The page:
A look into the mind of a first-year at U of T.
By: Elissa Chee, Staff Writer
It’s three days before the OUAC deadline. Two phone calls later, and I’m convinced: I am going to U of T. My fingers tremble over “Accept.” I shut my eyes and try to embrace the terrors I’d read on Reddit, the warnings from my classmates and seniors. Before I can process what I’d just done, the refresh logo disappears, and a green confirmation message stares back at me.
One click and it was over. For so long I’d been ruminating: Was U of T really right for me? I was determined to pick the optimal decision, one that would guarantee the outcome of my desires—grad school, law school, the career of my dreams. I wasn’t sure if I would find that at U of T. I didn’t know if I was willing to commit to the uncertainty and pressure that would come with it. Was I right for U of T? And then I’d made up my mind, gave my sister a dramatic speech about choosing my happiness over anything else, and accepted my offer to the University of Tears.
I’m all giddy about it the next day. I think about it during the entire ride to school—it’s a feeling that starts from within, spreads throughout my body, and illuminates my smile. I expect that when I tell my friends and teachers, they’ll share my surprise. Yet, none of them do. Some meet me with sympathy, acknowledging the next four years of torture I’m about to endure. Others laugh, knowing I was bound to pick this decision all along. Regardless of who I tell, the sentiment they express is the same: You have a natural proclivity for choosing the most difficult path for yourself. You’ll be fine. Remember, there is no wrong path.
I was obsessed with perfection. Maybe that’s what I thought made me right for U of T. Except, in the first month on campus, I convinced myself I couldn’t achieve that here.
When I meet up with my high school friends, I’m proud to display my U of T and Trinity College identities. I also keep up with many of my former teachers and convince them I’m happy and doing well. I tell them I’m loving it here. I Facetime my grandparents from my dorm, and I’m beaming. They comment on how happy I look. I am—I can happily romanticize the life I’m living here. There is a palpable pride in the Trinity College identity. Walk into the quad and you’ll feel it. The sun shines brighter, the grass is greener, even the wasps are mostly docile.
Everything is perfect. All except when it comes down to work. I am afraid my work won’t live up to the standards it’s supposed to. The first month at U of T has revealed that the hardest part of the work here lies not in the content but in the time management. And I just can’t get anything done.
It’s a jolting experience to go from being the most vocal person in the room to being scared of the nakedness in your own voice. My thoughts are unpolished, and I laugh nervously when contributing to our Trinity One class discussions. Twelve years in the same school had built up an armour of confidence within me—a type of invincibility. But here…
I’m surrounded by elites. I’m shocked when my classmates ask me for my opinion. Orientation week led to a new discovery: apparently, I was an OSSD kid—silly, I thought. I’d never been referred to that way. OSSD had always been a norm—it’s what we all did. But here and now, I am surrounded by a new castle of IB and AP geniuses.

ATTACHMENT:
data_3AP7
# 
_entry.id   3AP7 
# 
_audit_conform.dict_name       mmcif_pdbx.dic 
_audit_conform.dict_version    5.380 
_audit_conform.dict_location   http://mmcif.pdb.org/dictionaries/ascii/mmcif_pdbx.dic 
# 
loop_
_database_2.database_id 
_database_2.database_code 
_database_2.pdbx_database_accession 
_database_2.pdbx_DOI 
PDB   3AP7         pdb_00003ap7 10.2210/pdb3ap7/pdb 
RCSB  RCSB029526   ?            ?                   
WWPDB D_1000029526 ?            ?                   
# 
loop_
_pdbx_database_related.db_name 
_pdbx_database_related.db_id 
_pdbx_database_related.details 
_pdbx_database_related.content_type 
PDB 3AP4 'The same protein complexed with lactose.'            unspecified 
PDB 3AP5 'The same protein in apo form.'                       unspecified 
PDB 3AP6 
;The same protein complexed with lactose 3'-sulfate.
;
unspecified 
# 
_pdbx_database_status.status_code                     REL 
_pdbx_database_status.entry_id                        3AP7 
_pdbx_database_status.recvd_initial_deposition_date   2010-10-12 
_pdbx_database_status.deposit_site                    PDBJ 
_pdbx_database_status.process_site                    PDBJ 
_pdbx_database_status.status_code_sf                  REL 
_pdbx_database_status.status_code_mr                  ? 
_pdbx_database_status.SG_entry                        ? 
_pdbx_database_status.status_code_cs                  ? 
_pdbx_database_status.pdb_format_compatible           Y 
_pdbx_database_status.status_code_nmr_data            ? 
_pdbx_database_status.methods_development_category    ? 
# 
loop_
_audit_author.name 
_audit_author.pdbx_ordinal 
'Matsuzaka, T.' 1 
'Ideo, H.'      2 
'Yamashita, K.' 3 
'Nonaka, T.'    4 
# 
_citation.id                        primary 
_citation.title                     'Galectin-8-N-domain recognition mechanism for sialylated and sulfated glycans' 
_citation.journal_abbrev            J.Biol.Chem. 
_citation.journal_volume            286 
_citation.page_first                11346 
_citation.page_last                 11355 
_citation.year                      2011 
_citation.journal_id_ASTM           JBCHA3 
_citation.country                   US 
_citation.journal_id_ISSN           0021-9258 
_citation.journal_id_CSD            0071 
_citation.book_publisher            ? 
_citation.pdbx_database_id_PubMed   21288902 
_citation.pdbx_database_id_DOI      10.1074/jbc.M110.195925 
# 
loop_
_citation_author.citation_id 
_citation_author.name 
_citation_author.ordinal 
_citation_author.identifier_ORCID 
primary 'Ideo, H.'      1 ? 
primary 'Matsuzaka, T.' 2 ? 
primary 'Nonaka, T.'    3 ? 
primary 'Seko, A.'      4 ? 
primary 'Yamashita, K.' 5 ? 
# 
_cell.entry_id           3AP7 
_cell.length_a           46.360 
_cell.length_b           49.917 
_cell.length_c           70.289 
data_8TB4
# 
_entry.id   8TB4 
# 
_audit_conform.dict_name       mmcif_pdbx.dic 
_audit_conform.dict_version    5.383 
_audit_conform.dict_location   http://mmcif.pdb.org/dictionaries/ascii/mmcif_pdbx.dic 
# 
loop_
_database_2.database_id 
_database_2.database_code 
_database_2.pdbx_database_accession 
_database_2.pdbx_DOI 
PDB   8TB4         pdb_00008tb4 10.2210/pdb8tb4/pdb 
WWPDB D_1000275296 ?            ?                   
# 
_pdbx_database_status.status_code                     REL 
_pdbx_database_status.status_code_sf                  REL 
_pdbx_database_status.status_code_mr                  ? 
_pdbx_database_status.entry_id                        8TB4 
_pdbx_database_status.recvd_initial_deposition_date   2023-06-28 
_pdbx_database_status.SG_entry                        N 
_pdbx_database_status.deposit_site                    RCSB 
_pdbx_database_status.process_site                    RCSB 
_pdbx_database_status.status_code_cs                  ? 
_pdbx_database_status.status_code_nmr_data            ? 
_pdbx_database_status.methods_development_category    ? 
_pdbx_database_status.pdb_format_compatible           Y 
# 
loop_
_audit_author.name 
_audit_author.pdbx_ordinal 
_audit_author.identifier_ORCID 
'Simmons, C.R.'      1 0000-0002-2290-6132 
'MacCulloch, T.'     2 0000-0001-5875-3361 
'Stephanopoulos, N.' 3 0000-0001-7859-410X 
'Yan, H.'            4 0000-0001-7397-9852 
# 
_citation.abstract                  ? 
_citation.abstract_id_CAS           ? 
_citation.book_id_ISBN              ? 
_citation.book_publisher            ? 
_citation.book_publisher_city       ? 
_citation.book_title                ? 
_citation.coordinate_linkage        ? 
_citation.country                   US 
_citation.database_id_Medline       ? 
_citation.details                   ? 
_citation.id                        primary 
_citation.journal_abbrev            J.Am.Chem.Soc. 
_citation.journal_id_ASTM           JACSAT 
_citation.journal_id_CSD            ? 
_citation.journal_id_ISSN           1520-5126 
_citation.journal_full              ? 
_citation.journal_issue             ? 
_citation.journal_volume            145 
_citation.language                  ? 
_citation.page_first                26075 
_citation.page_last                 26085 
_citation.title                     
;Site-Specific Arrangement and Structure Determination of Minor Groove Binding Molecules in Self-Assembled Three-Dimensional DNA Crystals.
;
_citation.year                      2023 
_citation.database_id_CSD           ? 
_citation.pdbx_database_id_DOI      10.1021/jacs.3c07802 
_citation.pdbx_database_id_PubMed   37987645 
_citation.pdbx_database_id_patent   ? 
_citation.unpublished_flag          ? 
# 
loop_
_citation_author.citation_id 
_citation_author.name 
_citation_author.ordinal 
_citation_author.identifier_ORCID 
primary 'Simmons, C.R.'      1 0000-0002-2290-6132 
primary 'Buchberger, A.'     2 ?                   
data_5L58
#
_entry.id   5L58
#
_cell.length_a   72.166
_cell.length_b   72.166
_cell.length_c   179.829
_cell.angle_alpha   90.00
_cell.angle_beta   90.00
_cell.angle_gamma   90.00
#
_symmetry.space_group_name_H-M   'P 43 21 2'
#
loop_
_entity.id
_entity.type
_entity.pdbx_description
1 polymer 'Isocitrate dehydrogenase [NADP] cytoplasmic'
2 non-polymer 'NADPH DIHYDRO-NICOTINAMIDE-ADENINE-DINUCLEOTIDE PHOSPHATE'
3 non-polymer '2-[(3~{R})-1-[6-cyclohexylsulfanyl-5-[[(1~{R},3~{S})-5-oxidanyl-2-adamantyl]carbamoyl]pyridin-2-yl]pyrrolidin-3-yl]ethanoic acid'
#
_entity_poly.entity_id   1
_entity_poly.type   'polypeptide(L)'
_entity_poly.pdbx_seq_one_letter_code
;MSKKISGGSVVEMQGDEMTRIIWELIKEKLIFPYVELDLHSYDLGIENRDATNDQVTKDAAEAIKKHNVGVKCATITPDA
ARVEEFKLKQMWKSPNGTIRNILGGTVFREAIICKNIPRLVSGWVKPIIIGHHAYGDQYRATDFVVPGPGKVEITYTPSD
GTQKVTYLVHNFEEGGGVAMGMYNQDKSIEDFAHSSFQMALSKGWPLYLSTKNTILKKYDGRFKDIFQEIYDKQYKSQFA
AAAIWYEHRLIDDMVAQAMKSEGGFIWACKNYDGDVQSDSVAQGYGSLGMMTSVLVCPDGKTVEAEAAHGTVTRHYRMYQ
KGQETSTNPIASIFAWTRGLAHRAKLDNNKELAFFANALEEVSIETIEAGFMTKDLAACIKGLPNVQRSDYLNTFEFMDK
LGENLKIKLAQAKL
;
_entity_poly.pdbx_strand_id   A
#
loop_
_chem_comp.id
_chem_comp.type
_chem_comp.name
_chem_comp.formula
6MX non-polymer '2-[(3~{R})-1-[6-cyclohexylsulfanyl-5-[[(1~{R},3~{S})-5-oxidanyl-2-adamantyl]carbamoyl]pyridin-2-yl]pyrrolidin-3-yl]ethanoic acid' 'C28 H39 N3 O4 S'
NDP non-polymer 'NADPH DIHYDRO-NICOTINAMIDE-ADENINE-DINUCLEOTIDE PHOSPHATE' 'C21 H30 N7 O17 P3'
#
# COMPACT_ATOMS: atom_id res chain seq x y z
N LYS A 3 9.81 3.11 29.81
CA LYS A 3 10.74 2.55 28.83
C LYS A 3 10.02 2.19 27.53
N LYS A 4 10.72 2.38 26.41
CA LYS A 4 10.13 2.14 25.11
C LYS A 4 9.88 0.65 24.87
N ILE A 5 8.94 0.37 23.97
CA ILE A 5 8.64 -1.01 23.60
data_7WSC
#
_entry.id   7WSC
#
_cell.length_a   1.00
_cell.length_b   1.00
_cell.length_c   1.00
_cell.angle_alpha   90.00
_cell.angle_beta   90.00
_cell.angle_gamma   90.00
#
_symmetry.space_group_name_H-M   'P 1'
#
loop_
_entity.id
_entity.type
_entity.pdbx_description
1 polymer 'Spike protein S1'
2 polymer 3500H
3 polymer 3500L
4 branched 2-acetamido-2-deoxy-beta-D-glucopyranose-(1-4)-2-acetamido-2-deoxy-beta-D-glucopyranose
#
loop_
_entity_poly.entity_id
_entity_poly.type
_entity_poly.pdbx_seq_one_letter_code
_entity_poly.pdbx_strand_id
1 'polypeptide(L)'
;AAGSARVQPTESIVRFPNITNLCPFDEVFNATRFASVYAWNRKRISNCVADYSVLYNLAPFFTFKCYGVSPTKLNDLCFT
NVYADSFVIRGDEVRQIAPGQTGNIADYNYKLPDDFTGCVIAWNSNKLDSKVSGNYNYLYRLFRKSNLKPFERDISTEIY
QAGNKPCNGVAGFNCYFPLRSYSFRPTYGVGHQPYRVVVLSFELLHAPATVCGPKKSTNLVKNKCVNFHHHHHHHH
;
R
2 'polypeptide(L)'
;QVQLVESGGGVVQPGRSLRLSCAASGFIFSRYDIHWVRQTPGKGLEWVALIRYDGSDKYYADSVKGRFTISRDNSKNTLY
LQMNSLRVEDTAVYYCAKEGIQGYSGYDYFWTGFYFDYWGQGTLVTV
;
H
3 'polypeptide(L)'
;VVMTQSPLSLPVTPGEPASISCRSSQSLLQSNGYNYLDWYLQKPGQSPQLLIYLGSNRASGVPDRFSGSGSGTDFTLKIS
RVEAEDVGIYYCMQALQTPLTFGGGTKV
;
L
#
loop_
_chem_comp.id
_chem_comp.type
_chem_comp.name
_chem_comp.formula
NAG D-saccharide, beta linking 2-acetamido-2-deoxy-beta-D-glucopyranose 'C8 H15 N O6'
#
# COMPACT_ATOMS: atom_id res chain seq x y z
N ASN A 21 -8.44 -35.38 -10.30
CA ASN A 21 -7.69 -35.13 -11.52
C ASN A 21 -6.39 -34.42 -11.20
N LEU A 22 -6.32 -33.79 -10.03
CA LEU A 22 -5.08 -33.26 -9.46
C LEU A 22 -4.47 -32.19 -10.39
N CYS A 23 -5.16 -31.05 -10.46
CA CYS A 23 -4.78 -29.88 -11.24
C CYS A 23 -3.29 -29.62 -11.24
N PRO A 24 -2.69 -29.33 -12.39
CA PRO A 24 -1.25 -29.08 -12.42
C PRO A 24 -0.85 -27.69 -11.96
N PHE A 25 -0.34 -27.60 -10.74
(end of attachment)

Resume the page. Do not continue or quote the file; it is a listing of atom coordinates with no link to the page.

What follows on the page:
I envy my classmates. It isn’t that they’re perfect. It’s that they’re perfectly confident. They own it when they don’t understand things, and they articulate themselves with an understanding and eloquence I could not muster. Professor Kessler told us during the first class that by the time we finished his course, we’d be equipped with the skills of fourth years. We were all impressed. It was highly motivating. Yet I couldn’t ignore the little voice inside my head that wondered if that included me.
It’s the second week of university and already, Sociology stands out as my favourite class. To prepare for this week’s lecture on education we watch a series of Youtube videos. We examine the mental barriers students face that make academic pursuit extra difficult. The message is hitting too close to home. And then we watch Carol Dweck’s TedxTalk on “The Power of Yet.” I’m taken aback by how precisely she’s described my situation. The intimidation I feel when contributing to class discussions is what she describes as the feeling of being “gripped in the tyranny of now.”
But Carol Dweck provides me with hope. “The power of Yet” reminds me that I’m not at the extent of my abilities. “Yet,” she says, is endowing children with a growth mindset. It’s teaching them to engage with difficulty and not to fear it. Every thought I contribute in class and every word I write now are part of the process of deep engagement—learning, failing, and improving.
It’s six weeks into university when I dare to raise my hand in our Trinity One class again. I speak nervously, but with more confidence than before. I finish. My friend leans over and gives me a fist bump. The professor acknowledges my contribution and the conversation continues. Class ends and I walk out, pleasantly surprised to be greeted by the cool autumn air. I look back at our Trinity castle and pause. U of T—Trinity College. I find myself laughing a little. I’m here. And I think I could manage this.